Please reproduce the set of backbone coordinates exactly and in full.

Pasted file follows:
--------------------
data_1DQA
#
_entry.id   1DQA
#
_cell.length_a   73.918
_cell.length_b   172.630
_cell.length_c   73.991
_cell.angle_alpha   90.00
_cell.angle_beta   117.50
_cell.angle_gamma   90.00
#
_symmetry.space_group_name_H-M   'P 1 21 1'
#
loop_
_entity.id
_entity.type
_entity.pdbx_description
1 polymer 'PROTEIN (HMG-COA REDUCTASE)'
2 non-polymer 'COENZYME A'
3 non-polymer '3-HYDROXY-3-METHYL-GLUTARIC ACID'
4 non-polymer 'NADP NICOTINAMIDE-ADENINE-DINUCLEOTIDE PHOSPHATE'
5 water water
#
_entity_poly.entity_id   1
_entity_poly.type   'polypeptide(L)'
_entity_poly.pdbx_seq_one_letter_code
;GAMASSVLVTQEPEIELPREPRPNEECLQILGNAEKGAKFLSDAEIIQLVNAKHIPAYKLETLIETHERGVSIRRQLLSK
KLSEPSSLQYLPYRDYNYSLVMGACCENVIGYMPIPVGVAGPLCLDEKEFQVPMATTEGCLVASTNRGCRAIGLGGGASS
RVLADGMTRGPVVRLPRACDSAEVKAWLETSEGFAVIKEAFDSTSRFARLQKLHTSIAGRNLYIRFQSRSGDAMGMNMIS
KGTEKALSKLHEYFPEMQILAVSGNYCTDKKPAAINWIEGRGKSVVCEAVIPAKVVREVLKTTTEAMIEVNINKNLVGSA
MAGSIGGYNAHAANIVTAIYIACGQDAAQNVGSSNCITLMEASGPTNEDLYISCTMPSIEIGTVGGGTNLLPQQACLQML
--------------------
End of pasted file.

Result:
data_1DQA
#
_entry.id   1DQA
#
_cell.length_a   73.918
_cell.length_b   172.630
_cell.length_c   73.991
_cell.angle_alpha   90.00
_cell.angle_beta   117.50
_cell.angle_gamma   90.00
#
_symmetry.space_group_name_H-M   'P 1 21 1'
#
loop_
_entity.id
_entity.type
_entity.pdbx_description
1 polymer 'PROTEIN (HMG-COA REDUCTASE)'
2 non-polymer 'COENZYME A'
3 non-polymer '3-HYDROXY-3-METHYL-GLUTARIC ACID'
4 non-polymer 'NADP NICOTINAMIDE-ADENINE-DINUCLEOTIDE PHOSPHATE'
5 water water
#
_entity_poly.entity_id   1
_entity_poly.type   'polypeptide(L)'
_entity_poly.pdbx_seq_one_letter_code
;GAMASSVLVTQEPEIELPREPRPNEECLQILGNAEKGAKFLSDAEIIQLVNAKHIPAYKLETLIETHERGVSIRRQLLSK
KLSEPSSLQYLPYRDYNYSLVMGACCENVIGYMPIPVGVAGPLCLDEKEFQVPMATTEGCLVASTNRGCRAIGLGGGASS
RVLADGMTRGPVVRLPRACDSAEVKAWLETSEGFAVIKEAFDSTSRFARLQKLHTSIAGRNLYIRFQSRSGDAMGMNMIS
KGTEKALSKLHEYFPEMQILAVSGNYCTDKKPAAINWIEGRGKSVVCEAVIPAKVVREVLKTTTEAMIEVNINKNLVGSA
MAGSIGGYNAHAANIVTAIYIACGQDAAQNVGSSNCITLMEASGPTNEDLYISCTMPSIEIGTVGGGTNLLPQQACLQML